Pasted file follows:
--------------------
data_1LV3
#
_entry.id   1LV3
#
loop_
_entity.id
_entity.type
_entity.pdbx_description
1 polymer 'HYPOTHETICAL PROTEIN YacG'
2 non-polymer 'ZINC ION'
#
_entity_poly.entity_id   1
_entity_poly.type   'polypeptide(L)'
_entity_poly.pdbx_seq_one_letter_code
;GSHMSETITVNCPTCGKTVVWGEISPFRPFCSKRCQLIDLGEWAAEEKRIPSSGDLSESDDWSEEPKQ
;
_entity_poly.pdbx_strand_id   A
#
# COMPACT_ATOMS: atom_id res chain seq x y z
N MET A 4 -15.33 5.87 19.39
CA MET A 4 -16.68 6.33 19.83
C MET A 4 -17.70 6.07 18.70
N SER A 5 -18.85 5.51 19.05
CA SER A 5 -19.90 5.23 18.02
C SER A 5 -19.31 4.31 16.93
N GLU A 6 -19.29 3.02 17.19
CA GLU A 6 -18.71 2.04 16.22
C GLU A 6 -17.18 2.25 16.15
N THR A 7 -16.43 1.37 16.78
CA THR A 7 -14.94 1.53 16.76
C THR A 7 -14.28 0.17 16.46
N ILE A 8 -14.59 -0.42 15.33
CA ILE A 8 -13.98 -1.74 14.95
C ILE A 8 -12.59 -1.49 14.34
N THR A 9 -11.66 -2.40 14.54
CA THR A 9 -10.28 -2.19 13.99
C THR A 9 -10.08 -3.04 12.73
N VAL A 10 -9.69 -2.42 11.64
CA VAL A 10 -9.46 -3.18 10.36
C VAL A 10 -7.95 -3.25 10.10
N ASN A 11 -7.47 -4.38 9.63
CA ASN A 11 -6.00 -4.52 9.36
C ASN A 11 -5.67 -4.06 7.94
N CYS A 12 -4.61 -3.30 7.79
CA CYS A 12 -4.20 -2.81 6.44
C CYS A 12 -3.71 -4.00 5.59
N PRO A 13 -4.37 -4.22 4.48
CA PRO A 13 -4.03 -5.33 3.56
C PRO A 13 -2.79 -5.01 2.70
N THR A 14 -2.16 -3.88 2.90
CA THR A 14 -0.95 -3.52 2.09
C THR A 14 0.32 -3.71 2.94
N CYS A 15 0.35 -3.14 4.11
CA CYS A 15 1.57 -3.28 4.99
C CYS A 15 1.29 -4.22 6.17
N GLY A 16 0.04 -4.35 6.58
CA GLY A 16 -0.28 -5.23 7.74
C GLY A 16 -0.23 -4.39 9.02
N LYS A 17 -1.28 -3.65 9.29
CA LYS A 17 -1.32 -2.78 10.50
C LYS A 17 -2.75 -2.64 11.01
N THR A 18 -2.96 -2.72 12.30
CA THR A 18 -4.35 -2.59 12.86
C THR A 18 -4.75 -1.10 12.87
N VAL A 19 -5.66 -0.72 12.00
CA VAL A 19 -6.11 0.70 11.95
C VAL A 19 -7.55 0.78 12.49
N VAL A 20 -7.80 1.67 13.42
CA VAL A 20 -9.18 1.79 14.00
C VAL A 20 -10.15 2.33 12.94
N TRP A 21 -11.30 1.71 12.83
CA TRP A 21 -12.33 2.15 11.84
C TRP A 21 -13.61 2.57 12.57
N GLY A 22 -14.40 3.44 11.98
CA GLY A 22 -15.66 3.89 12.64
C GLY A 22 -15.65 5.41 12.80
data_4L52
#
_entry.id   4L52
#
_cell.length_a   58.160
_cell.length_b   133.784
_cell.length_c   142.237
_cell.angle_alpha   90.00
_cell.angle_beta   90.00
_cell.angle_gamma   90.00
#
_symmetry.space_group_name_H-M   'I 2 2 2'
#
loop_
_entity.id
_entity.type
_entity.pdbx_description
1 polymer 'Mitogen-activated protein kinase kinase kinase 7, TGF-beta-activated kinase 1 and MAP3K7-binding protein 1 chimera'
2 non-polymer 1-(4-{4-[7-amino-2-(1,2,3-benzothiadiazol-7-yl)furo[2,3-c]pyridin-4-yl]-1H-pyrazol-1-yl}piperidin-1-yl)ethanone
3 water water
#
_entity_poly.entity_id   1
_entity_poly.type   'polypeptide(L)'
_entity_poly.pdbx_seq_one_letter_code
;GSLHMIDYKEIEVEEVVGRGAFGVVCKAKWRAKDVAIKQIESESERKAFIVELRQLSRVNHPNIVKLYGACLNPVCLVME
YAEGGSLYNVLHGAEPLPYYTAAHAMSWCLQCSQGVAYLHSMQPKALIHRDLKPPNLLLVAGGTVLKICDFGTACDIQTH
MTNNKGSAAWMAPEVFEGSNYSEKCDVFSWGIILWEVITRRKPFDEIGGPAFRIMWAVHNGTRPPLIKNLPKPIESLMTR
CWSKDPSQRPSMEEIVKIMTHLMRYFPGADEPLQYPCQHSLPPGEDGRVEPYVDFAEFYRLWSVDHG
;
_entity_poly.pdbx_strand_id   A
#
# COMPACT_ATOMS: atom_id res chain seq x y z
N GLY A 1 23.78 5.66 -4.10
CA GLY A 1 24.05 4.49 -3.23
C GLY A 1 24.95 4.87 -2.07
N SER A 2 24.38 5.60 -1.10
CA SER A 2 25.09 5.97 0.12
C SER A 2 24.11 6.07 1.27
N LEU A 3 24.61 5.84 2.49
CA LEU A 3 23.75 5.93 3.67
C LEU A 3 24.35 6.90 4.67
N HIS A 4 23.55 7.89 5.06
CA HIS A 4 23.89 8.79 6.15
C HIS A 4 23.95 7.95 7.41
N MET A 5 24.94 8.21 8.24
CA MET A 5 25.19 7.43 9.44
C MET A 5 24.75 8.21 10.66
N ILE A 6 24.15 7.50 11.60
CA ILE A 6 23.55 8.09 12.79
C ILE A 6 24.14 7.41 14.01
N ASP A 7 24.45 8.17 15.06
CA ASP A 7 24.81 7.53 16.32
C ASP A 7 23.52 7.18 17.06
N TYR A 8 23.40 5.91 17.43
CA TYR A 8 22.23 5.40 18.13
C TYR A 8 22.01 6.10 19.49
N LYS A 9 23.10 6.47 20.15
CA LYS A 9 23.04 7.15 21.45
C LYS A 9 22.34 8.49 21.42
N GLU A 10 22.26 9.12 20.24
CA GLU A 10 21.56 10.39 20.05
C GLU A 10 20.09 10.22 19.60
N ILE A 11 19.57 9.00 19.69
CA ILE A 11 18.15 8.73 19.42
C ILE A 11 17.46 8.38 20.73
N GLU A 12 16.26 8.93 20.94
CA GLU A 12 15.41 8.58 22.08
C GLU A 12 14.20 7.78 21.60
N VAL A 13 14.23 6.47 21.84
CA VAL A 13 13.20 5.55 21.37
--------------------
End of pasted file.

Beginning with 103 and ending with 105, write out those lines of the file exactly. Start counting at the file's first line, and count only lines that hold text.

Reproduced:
MTNNKGSAAWMAPEVFEGSNYSEKCDVFSWGIILWEVITRRKPFDEIGGPAFRIMWAVHNGTRPPLIKNLPKPIESLMTR
CWSKDPSQRPSMEEIVKIMTHLMRYFPGADEPLQYPCQHSLPPGEDGRVEPYVDFAEFYRLWSVDHG
;